Our strategy starts with strengthening our core business. Collecting intelligence that helps policy makers protect our country and advance American interests around the globe. It includes raising our investment against the most difficult intelligence gaps, putting more officers in the foreign field where our adversaries are, and emphasizing foreign language excellence. And, finally, it involves investing in our partnerships, both within the U.S. government and around the globe.

We must do everything we can to follow through on these investments and to make CIA as effective as it can possibly be, because the American people deserve no less than CIA's best effort.

This is especially true when it comes to confronting threats from North Korea, Iran, Russia, and China. Today, CIA officers are deployed across the globe, sometimes at significant personal risk, collecting critical human and technical intelligence. I have spent my entire career driving operations and, if confirmed, I will be able to leverage that experience beginning on day one.

I knew that accepting the president's nomination would raise questions about CIA classified activities and my career at the agency. I also understand that it is important for the American people to get to know me so they are able to judge my fitness for this position. So over the last few weeks, we have leaned forward to make more information about my record public. We have also shared details on every aspect of my career through classified channels with this committee, as well as with the rest of the Senate.

I think it is important to recall the context of those challenging times immediately following 9/11. For me, I had just returned to Washington from an overseas posting and I reported for duty the morning of 9/11. I knew in my gut when I saw the video of the first plane hitting the tower in Manhattan that it was Bin Laden. I got up and I worked over to the Counterterrorism Center as the CIA compound was evacuated and I volunteered to help. I didn't leave for three years. We worked seven days a week, and I even had friends who postponed weddings and having babies. The men and women of CIA were driven and charged with to preventing another attack. The first boots on the ground in Afghanistan were my colleagues. The first casualty in Afghanistan was a CIA officer and colleague. And it was CIA who identified and captured the mastermind of 9/11 in a brilliant operation. I am proud of our work during that time. The hard lessons we learned from that experience inform my leadership of CIA today.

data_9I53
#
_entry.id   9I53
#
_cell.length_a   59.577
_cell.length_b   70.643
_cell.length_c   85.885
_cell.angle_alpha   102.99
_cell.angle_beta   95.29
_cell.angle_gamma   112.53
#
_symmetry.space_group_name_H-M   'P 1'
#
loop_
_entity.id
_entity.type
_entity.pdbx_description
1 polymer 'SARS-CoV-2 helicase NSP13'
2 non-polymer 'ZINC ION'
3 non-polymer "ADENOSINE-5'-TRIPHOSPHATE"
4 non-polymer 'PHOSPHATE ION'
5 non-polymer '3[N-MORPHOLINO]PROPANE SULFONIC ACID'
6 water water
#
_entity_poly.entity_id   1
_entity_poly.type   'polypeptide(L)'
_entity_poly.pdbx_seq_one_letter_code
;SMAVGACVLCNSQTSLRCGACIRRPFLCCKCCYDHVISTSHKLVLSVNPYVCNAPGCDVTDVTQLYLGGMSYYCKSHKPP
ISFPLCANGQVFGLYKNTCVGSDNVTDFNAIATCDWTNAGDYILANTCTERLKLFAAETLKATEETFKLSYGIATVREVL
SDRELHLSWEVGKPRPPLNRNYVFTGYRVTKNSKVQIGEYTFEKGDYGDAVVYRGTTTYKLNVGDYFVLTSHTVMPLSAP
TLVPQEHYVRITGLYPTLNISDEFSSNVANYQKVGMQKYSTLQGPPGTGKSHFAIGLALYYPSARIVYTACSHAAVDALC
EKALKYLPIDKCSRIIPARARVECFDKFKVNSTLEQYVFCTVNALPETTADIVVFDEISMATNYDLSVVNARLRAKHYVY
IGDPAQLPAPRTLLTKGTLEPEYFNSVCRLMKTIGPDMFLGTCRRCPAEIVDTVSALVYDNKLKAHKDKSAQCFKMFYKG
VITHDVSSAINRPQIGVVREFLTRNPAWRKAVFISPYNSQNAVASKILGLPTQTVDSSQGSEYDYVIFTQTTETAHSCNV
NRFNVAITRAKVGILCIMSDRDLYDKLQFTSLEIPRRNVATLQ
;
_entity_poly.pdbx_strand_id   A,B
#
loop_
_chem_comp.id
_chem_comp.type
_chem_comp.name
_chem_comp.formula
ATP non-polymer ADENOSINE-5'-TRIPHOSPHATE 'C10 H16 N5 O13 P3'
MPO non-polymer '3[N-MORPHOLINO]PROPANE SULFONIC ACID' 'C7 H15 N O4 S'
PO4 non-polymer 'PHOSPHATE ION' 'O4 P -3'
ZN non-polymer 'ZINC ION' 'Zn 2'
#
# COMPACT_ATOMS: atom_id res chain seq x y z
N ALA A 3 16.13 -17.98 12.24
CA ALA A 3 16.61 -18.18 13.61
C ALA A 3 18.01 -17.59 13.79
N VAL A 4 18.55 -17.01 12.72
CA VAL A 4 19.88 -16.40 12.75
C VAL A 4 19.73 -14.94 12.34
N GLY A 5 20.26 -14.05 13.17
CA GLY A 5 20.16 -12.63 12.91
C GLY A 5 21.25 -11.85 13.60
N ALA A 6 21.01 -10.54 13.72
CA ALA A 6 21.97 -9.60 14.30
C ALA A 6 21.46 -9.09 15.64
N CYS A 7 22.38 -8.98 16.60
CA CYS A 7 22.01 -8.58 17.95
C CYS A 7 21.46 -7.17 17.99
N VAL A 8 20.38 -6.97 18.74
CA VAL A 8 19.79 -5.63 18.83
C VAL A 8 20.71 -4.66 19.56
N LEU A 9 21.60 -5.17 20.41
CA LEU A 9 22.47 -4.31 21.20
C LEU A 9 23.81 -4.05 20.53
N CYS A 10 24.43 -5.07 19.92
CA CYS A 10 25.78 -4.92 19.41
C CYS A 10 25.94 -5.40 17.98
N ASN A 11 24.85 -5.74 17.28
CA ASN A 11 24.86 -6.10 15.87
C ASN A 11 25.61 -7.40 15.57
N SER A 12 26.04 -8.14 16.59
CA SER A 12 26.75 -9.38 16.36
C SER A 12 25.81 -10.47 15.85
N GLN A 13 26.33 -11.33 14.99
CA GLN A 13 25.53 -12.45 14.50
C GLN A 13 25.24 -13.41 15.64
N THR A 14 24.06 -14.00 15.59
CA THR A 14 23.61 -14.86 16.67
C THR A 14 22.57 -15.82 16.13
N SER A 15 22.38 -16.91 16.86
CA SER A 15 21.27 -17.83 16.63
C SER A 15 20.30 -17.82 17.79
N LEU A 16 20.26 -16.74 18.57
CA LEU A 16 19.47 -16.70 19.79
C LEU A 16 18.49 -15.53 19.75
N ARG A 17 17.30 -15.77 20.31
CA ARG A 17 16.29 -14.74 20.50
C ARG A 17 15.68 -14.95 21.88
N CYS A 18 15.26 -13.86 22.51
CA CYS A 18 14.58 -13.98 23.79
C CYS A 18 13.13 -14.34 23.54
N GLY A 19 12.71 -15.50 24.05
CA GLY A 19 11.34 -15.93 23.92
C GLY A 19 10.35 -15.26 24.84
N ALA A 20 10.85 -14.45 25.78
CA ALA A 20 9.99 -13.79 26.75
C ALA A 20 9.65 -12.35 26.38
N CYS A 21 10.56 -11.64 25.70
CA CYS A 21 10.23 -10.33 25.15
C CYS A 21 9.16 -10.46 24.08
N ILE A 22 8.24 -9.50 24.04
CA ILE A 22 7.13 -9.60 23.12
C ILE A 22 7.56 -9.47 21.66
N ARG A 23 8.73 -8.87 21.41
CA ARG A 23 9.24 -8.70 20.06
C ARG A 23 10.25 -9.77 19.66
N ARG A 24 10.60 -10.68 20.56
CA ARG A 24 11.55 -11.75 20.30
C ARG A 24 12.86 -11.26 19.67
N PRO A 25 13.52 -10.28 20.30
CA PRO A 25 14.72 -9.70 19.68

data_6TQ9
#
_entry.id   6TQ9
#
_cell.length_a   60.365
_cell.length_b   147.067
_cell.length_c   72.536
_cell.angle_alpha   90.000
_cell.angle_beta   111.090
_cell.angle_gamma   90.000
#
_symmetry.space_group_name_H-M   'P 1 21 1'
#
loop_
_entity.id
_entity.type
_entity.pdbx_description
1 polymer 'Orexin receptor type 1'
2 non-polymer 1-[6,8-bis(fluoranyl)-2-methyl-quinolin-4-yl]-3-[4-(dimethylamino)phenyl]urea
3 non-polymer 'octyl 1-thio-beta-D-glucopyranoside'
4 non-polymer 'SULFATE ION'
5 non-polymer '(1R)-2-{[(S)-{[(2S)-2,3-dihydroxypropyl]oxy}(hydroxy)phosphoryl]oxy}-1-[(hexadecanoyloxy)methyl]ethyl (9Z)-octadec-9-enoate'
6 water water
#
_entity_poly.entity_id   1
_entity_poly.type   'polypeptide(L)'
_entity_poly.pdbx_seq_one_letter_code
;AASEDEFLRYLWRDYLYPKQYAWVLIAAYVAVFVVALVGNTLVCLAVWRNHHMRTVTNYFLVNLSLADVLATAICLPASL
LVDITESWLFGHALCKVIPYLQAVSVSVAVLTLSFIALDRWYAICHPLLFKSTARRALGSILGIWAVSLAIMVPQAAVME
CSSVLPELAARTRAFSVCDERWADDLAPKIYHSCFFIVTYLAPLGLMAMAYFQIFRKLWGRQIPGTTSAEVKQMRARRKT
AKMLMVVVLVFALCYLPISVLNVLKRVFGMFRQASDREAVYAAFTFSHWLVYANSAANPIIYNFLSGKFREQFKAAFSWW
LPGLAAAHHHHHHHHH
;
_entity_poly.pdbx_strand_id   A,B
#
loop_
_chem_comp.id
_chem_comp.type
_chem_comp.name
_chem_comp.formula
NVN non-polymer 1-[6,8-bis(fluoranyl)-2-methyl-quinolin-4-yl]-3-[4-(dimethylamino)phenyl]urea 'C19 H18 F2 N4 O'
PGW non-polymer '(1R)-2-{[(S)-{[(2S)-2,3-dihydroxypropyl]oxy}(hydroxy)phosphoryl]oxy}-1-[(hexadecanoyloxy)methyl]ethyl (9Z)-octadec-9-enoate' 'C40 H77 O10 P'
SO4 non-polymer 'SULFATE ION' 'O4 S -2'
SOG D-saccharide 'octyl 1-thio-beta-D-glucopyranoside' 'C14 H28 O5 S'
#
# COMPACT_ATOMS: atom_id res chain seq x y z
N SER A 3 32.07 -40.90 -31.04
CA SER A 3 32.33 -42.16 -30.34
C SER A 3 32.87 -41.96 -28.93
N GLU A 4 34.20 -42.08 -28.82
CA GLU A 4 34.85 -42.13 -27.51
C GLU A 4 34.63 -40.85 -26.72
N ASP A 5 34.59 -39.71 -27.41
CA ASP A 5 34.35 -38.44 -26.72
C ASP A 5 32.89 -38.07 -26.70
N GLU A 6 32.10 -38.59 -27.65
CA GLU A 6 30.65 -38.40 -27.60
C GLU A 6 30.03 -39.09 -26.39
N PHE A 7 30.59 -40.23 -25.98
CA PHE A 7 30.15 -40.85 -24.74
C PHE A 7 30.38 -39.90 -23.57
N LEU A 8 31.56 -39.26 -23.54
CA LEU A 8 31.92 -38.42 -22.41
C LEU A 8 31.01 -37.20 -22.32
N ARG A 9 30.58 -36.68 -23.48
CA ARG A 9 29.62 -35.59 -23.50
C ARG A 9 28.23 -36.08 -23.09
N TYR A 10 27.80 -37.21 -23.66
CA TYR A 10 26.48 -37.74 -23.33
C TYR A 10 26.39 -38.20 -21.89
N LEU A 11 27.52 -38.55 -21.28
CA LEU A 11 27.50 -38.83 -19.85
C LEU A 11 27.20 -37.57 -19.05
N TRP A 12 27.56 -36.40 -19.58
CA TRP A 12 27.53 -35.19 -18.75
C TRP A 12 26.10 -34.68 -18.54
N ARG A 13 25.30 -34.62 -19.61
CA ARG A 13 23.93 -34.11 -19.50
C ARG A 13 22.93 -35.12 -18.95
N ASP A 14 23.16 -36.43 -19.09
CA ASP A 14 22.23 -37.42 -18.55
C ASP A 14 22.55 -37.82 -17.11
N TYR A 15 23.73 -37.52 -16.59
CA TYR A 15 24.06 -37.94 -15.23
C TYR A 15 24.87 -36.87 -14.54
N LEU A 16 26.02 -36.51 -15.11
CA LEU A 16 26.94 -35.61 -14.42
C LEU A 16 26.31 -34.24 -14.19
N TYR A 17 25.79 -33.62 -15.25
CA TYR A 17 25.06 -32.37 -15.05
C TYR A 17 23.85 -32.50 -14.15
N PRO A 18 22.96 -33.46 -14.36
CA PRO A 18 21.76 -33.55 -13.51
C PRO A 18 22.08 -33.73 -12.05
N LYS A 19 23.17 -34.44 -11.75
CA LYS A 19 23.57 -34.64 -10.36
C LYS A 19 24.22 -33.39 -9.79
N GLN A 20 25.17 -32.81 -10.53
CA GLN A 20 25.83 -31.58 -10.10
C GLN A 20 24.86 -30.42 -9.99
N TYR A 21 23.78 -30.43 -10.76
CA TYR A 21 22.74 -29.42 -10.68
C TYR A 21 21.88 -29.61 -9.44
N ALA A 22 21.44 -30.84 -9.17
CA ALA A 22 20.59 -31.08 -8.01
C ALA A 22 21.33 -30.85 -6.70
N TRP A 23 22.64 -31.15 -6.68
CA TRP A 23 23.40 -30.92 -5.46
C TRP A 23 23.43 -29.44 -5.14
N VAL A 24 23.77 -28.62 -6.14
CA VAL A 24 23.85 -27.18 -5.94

In light of my counterterrorism experience, I understand that what many people want to know about are my views on CIA's former detention and interrogation program. I have views on this issue, and I want to be clear. Having served in that tumultuous time, I can offer you my personal commitment, clearly and without reservation, that under my leadership, on my watch, CIA will not restart a detention and interrogation program.

CIA has learned some tough lessons from that experience. We were asked to tackle missions that fall outside our expertise.

[10:20:03] For me, there is no better example of implementing lessons learned than what the agency took away from that program. In retrospect it is clear, as the SSCI Majority Report concluded that CIA was not prepared to conduct a detention and interrogation program. Today, the U.S. government has a clear legal and policy framework that governs detentions and interrogations. Specifically, the law provides that no individual in U.S. custody may be subjected to any interrogation technique or approach that is not authorized by and listed in the Army Field Manual. I fully support the detainee treatment required by law, and just as importantly, I will keep CIA focused on our collection and analysis missions that can best leverage the expertise we have at the Agency.

Like I said, we learned important lessons following 9/11. As both a career intelligence officer and as an American citizen, I am a strong believer in the importance of oversight. Simply put, experience has taught us that CIA cannot be effective without the people's trust. And we cannot hope to earn that trust without the accountability that comes with congressional oversight.

If we can't share aspects of our secret work with the public, we should do so with their elected representatives. For CIA, oversight is a vital link to the open society we defend. It's a defining feature of the U.S. Intelligence Community, and one of the many things that distinguishes us from the hostile services we face in the field.

If confirmed as Director, I will uphold the Agency's obligations to Congress and ensure that oversight works on behalf of the American people.

Mr. Chairman, I want to thank you and the Committee for the hard work that is put into the oversight process and for the vital support that this committee provide to the officers at CIA.

CIA has given a lot to me over the past three decades, a calling in service to my country, some real-life adventures, and the profound satisfaction of serving with some of the most talented and honorable men and women in our government.

If confirmed, I hope to repay the debt I owe to this remarkable agency by drawing on my experience. I know what my fellow officers need from me and, I know what our nation needs from CIA. And that is truth, integrity, and courage.